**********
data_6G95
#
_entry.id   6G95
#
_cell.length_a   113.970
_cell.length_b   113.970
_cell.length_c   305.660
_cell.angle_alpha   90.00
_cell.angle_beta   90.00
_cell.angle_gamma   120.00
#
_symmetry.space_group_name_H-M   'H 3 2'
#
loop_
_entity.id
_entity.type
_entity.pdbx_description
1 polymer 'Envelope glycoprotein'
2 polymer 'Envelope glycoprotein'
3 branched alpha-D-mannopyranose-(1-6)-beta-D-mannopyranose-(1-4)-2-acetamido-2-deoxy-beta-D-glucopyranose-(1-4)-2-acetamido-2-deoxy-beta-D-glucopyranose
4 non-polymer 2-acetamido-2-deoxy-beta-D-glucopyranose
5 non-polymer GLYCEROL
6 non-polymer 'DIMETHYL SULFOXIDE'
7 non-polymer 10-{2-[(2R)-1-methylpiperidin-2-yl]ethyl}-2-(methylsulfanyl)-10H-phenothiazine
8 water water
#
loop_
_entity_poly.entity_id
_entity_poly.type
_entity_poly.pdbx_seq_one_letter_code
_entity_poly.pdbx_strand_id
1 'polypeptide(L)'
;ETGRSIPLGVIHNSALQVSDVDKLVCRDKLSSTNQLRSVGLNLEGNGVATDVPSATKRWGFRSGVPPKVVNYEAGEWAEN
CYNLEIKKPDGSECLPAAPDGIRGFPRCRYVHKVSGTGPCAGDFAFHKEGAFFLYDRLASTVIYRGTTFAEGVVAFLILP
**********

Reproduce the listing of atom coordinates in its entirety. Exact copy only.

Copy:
data_6G95
#
_entry.id   6G95
#
_cell.length_a   113.970
_cell.length_b   113.970
_cell.length_c   305.660
_cell.angle_alpha   90.00
_cell.angle_beta   90.00
_cell.angle_gamma   120.00
#
_symmetry.space_group_name_H-M   'H 3 2'
#
loop_
_entity.id
_entity.type
_entity.pdbx_description
1 polymer 'Envelope glycoprotein'
2 polymer 'Envelope glycoprotein'
3 branched alpha-D-mannopyranose-(1-6)-beta-D-mannopyranose-(1-4)-2-acetamido-2-deoxy-beta-D-glucopyranose-(1-4)-2-acetamido-2-deoxy-beta-D-glucopyranose
4 non-polymer 2-acetamido-2-deoxy-beta-D-glucopyranose
5 non-polymer GLYCEROL
6 non-polymer 'DIMETHYL SULFOXIDE'
7 non-polymer 10-{2-[(2R)-1-methylpiperidin-2-yl]ethyl}-2-(methylsulfanyl)-10H-phenothiazine
8 water water
#
loop_
_entity_poly.entity_id
_entity_poly.type
_entity_poly.pdbx_seq_one_letter_code
_entity_poly.pdbx_strand_id
1 'polypeptide(L)'
;ETGRSIPLGVIHNSALQVSDVDKLVCRDKLSSTNQLRSVGLNLEGNGVATDVPSATKRWGFRSGVPPKVVNYEAGEWAEN
CYNLEIKKPDGSECLPAAPDGIRGFPRCRYVHKVSGTGPCAGDFAFHKEGAFFLYDRLASTVIYRGTTFAEGVVAFLILP